The animatronic used for E.T. were top of the range at the time for time and looked really effective, giving E.T. emotion and physicality. I saw the 20th Anniversary DVD version which clearly added some CGI touch ups to E.T. and has the notorious scene where two guns are swapped for walkie-talkies: but it is hardly game breaker because the film is so great. John Williams also gives us another excellent film score, including a very famous signature we all know and love.

    E.T. is a touching film for good reason and it is a great film for whole family. 9-20-2004
  • July 2, 2013
    SO WONDERFUL! It's even sadder and more heartfelt watching this as an adult! The bikes flying is so triumphant, and the sibling loyalty is touching. Henry Thomas is hella amazing, in all his shrieky terror and drunken stupors. I'm surprised he didn't get nominated for an Oscar!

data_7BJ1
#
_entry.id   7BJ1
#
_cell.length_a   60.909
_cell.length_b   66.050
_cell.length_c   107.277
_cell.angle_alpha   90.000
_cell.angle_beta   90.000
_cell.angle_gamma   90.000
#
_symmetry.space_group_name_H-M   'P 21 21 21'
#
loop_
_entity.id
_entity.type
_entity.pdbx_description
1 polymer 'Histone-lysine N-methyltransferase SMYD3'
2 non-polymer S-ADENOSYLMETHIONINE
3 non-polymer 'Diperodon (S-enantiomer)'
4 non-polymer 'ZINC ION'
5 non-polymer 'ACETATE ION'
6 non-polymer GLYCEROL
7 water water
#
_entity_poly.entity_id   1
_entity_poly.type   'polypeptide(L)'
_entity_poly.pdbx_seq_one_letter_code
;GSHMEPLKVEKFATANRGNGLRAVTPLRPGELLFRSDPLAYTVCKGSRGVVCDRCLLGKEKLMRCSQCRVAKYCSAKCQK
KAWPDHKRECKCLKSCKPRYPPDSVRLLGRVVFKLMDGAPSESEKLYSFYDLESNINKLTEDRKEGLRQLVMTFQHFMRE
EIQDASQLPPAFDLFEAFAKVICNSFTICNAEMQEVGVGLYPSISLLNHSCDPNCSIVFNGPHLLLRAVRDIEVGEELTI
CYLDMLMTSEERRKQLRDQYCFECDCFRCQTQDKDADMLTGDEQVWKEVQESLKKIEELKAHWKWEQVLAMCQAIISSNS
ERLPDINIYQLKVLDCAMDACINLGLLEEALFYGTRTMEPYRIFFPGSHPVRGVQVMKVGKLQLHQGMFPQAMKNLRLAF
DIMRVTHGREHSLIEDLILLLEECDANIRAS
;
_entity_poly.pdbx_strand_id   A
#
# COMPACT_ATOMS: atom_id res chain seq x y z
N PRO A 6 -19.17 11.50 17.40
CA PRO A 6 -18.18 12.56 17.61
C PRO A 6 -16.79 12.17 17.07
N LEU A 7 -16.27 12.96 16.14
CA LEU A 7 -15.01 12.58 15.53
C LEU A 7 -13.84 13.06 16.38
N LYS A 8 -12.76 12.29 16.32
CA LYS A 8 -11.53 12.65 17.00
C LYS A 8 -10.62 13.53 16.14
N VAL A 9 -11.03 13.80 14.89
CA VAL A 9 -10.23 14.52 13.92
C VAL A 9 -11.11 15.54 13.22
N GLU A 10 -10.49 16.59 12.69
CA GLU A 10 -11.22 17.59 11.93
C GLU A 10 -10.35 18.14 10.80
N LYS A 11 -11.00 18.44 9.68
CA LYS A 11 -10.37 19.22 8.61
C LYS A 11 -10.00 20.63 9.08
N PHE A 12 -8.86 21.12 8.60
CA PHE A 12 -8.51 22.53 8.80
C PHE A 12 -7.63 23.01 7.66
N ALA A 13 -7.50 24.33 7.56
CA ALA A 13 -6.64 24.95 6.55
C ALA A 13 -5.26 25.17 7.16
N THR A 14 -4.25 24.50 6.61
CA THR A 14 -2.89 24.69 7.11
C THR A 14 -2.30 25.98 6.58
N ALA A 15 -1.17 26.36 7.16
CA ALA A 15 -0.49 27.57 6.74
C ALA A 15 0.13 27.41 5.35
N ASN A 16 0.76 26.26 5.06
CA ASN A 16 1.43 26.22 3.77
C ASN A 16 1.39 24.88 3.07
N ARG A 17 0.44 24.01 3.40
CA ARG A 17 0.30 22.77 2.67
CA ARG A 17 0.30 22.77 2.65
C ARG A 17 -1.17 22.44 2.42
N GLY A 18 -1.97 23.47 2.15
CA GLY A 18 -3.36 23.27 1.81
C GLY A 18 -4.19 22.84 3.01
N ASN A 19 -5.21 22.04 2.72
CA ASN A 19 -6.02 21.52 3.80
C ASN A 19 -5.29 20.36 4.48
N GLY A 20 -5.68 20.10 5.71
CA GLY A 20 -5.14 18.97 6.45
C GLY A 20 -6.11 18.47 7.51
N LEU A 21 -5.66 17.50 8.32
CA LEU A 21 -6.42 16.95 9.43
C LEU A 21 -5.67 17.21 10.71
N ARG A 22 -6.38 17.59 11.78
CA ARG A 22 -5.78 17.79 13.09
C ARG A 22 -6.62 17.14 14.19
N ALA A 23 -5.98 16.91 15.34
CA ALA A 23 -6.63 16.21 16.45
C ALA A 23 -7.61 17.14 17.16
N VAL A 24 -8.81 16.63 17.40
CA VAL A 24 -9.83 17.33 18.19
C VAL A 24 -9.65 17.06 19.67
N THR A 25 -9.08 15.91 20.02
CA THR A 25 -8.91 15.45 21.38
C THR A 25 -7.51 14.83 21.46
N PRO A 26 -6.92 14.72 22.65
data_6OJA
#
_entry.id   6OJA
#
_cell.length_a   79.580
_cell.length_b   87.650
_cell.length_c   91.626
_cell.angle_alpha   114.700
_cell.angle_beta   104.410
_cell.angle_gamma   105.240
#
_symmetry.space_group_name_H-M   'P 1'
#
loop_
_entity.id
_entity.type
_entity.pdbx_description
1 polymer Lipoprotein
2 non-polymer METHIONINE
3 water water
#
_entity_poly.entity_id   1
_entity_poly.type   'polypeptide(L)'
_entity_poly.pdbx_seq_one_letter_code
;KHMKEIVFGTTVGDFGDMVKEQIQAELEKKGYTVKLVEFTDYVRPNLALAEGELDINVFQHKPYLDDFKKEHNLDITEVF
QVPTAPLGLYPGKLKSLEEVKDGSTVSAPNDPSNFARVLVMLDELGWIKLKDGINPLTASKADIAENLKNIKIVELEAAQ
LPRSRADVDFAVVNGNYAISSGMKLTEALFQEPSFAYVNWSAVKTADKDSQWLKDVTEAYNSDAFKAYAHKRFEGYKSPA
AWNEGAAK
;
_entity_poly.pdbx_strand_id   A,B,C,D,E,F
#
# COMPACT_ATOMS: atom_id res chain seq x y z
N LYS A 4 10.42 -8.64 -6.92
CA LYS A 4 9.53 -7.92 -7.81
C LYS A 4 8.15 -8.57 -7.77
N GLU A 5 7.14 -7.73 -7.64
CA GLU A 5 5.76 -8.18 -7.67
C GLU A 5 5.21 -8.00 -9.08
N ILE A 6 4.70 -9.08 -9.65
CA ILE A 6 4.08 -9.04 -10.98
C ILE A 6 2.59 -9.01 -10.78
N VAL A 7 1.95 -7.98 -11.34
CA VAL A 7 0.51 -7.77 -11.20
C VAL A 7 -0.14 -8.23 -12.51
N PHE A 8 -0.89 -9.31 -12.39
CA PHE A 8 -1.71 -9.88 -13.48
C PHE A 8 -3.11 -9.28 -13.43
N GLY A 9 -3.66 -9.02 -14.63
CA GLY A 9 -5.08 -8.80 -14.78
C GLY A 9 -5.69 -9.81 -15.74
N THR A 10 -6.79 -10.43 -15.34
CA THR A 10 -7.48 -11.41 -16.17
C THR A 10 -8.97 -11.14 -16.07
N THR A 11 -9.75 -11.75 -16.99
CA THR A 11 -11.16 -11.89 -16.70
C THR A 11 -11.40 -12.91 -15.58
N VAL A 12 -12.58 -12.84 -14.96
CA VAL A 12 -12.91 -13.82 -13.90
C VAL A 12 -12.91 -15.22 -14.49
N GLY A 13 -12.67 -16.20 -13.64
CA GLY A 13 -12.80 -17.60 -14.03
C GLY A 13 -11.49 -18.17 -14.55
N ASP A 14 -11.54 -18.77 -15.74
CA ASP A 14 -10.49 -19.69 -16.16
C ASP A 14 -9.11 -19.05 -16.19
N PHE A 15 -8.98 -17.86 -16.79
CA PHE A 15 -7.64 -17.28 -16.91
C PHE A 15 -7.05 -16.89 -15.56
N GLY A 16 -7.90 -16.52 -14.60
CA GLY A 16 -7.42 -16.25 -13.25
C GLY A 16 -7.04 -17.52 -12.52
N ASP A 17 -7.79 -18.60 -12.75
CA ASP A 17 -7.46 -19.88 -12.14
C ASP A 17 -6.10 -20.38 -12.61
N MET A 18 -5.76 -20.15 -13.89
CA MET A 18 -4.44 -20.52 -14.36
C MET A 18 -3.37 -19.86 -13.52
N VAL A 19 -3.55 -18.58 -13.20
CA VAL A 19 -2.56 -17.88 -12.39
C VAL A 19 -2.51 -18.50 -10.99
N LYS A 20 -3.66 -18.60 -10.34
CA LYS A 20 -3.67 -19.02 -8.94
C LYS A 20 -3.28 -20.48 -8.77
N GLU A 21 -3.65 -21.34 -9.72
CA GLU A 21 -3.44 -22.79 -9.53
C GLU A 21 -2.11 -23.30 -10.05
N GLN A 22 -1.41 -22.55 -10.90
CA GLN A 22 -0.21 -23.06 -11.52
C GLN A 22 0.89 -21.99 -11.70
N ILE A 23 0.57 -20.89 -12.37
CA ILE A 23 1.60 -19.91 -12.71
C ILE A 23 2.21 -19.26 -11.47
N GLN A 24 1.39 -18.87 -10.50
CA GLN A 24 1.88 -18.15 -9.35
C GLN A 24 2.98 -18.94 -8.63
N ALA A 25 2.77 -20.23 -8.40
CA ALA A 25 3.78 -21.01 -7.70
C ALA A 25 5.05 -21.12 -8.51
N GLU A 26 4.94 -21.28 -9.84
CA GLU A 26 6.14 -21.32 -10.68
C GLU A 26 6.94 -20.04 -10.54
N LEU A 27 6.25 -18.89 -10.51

• December 21, 2012
    Excellent movie about a boy who finds an alien and tries to help him get home. I cry every time I watch this movie. My favourite scene is the iconic bicycle ride by moonlight. Amazing!
  • fb100000716838411
    September 4, 2012
    fb100000716838411